Good Morning POU!
Today’s open thread is dedicated to the spirituals sung by slaves as a code to direct the passengers of The Underground Railroad.
Perhaps the best known use of spirituals in the service of freedom during the slave period was the imbedding of “hidden” or coded messages in song lyrics for the purpose of clandestine (secret) communication on the Underground Railroad. One of the first public revelations by a former slave of this practice of secret communication through spirituals is found in the autobiographical writings of the noted Black abolitionist Frederick Douglass, in which Douglass revealed to his readers that some songs interpreted by outsiders as referring to life after death in Heaven, were actually understood within the enslaved African community as signifying a determination to reach freedom in the North, outside the reach and power of Southern plantation owners.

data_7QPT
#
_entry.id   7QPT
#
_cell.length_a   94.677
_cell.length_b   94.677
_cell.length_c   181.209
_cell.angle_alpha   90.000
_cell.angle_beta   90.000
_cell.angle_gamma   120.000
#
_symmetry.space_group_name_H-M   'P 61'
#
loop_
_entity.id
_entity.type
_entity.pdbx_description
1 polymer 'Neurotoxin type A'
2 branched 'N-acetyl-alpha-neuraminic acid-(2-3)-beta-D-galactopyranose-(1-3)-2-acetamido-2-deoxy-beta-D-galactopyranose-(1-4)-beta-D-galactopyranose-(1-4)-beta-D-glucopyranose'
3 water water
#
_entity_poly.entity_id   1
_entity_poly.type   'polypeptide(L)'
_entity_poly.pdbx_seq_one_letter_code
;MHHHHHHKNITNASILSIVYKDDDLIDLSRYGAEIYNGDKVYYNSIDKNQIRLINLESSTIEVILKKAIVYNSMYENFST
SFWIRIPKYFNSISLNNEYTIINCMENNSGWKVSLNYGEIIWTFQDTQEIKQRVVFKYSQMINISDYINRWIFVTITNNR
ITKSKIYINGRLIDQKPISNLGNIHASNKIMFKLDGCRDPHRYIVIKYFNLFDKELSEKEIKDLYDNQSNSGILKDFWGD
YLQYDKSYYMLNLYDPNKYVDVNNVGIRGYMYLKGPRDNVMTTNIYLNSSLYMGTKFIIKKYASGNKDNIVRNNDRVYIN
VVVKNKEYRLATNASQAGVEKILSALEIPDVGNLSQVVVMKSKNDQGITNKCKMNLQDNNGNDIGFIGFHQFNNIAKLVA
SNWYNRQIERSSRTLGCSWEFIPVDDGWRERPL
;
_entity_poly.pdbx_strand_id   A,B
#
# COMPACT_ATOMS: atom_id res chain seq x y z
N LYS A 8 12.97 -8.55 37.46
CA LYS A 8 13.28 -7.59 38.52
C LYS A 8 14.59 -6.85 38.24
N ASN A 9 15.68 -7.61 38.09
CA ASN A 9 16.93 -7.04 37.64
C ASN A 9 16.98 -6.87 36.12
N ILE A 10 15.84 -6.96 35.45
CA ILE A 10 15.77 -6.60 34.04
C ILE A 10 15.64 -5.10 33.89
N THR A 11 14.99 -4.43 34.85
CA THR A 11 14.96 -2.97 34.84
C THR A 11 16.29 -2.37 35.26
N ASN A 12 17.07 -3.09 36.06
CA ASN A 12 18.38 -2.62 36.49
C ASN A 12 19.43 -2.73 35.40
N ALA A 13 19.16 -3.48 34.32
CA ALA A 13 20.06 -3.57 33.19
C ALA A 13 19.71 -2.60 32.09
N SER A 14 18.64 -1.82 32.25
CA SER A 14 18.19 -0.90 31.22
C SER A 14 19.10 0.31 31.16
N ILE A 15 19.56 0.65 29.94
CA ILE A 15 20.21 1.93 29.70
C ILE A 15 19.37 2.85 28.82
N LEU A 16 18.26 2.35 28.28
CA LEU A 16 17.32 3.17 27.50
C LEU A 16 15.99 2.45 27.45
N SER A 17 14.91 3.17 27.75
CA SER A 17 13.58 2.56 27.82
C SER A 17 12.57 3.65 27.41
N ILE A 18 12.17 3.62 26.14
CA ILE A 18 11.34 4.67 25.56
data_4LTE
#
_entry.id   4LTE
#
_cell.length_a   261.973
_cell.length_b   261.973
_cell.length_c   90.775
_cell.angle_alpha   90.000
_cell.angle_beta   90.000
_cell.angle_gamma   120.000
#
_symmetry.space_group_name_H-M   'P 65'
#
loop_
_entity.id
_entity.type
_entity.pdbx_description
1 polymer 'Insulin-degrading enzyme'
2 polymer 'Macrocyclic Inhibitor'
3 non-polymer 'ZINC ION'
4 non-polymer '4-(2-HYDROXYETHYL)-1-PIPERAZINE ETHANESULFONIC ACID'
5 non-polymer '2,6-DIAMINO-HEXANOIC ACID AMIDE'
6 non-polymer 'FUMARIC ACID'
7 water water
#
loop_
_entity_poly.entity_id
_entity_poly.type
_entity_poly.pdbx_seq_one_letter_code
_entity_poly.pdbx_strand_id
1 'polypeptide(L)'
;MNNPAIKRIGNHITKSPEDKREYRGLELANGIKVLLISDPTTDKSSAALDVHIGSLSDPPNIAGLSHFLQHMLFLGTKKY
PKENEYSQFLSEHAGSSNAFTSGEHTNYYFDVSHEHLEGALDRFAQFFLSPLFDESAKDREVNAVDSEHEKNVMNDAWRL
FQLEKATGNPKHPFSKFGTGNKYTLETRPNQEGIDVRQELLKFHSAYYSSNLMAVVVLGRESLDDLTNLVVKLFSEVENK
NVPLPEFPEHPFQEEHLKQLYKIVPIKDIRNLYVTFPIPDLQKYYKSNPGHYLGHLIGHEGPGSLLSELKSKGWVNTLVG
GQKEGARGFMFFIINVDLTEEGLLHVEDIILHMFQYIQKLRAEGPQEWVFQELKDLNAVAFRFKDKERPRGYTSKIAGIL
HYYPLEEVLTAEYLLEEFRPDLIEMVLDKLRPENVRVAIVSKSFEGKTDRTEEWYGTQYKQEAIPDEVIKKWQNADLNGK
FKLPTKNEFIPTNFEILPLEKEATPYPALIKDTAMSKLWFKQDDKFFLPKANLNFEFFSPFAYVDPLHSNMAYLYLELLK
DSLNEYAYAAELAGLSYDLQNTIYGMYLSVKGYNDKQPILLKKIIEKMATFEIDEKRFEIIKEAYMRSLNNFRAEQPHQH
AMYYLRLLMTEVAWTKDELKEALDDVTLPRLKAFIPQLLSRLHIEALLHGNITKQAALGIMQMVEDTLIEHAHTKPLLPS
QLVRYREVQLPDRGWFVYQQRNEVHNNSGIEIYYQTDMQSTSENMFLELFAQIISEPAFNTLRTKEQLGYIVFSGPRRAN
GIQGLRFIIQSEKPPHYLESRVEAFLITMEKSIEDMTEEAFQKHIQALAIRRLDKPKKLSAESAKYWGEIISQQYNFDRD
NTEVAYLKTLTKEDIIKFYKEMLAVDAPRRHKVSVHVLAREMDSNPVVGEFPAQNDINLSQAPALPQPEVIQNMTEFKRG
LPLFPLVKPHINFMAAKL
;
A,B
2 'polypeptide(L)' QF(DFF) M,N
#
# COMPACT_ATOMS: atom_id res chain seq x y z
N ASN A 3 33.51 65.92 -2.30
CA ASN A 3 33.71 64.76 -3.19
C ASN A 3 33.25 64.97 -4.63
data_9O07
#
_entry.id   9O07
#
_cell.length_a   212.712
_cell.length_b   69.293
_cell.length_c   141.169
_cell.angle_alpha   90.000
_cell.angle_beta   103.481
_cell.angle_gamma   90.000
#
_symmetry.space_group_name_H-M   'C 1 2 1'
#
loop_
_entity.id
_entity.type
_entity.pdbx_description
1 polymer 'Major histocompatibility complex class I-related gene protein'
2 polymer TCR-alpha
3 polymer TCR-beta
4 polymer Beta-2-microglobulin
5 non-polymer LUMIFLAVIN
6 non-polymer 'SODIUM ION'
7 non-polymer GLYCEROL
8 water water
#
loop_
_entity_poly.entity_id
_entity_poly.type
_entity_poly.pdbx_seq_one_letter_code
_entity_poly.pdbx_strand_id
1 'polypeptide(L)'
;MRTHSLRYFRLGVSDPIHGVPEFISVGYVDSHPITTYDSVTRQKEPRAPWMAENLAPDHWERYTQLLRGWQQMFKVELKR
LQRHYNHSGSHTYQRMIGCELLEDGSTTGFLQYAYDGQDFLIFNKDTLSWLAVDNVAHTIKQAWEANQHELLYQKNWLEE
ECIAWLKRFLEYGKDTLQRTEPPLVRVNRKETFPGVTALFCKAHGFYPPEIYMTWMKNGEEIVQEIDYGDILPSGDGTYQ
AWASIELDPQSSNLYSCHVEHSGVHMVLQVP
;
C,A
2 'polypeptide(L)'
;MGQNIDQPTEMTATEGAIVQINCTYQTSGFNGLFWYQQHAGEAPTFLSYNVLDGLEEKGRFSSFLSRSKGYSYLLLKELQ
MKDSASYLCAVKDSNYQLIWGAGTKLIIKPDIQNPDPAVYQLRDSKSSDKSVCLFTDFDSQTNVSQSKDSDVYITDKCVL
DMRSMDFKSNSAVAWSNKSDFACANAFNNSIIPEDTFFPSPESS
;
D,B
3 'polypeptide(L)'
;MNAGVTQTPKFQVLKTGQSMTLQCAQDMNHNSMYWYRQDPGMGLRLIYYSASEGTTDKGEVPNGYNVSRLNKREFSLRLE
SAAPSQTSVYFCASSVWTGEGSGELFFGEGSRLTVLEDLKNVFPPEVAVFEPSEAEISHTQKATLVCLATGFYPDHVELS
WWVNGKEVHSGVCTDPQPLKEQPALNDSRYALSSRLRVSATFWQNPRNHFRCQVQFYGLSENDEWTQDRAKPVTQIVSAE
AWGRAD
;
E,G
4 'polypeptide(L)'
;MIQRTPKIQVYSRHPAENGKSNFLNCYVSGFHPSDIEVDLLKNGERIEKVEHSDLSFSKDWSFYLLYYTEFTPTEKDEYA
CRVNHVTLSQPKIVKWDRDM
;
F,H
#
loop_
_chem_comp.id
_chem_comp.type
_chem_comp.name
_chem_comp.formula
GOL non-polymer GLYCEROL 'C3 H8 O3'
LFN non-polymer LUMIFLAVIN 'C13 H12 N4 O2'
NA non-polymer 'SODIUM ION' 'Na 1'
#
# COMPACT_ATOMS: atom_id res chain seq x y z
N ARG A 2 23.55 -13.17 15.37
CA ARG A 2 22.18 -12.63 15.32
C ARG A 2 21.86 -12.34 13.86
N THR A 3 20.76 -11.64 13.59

Steal Away – Mahalia Jackson & Nat King Cole
Two common types of coded spirituals were signal songs and map songs. In a signal song, a singer or group of singers communicated in code that a certain event – such as a planned escape from a plantation – was imminent. In a map song, the lyrics actually contained elements of a map that directed people to significant points of escape along the routes of the Underground Railroad. The most famous map song was “Follow the Drinking Gourd,” which used the metaphor of a drinking gourd to symbolize the constellation of stars known as the Big Dipper, containing the North Star, an important compass guide for individuals and families who needed to be certain that they were continuing to travel in the direction of north as they made their way to freedom.
Eric Bibb – Follow the Drinking Gourd
It is very likely that both signal songs and map songs were utilized in combination with any number of other clandestine communication tools, including the extensive use of symbols sewn onto quilts that assisted prospective “passengers” on the Underground Railroad in rehearsing the specific places that would need to be reached for a successful trip to safety in the North or Canada.
Wade In The Water – Mary Mary
Since the struggle for freedom was such a salient part of daily life experience of enslaved people, it was critical for them to have a safe means of communication with each other, and their songs were an essential tool in this effort.
Swing Low, Sweet Chariot – Etta James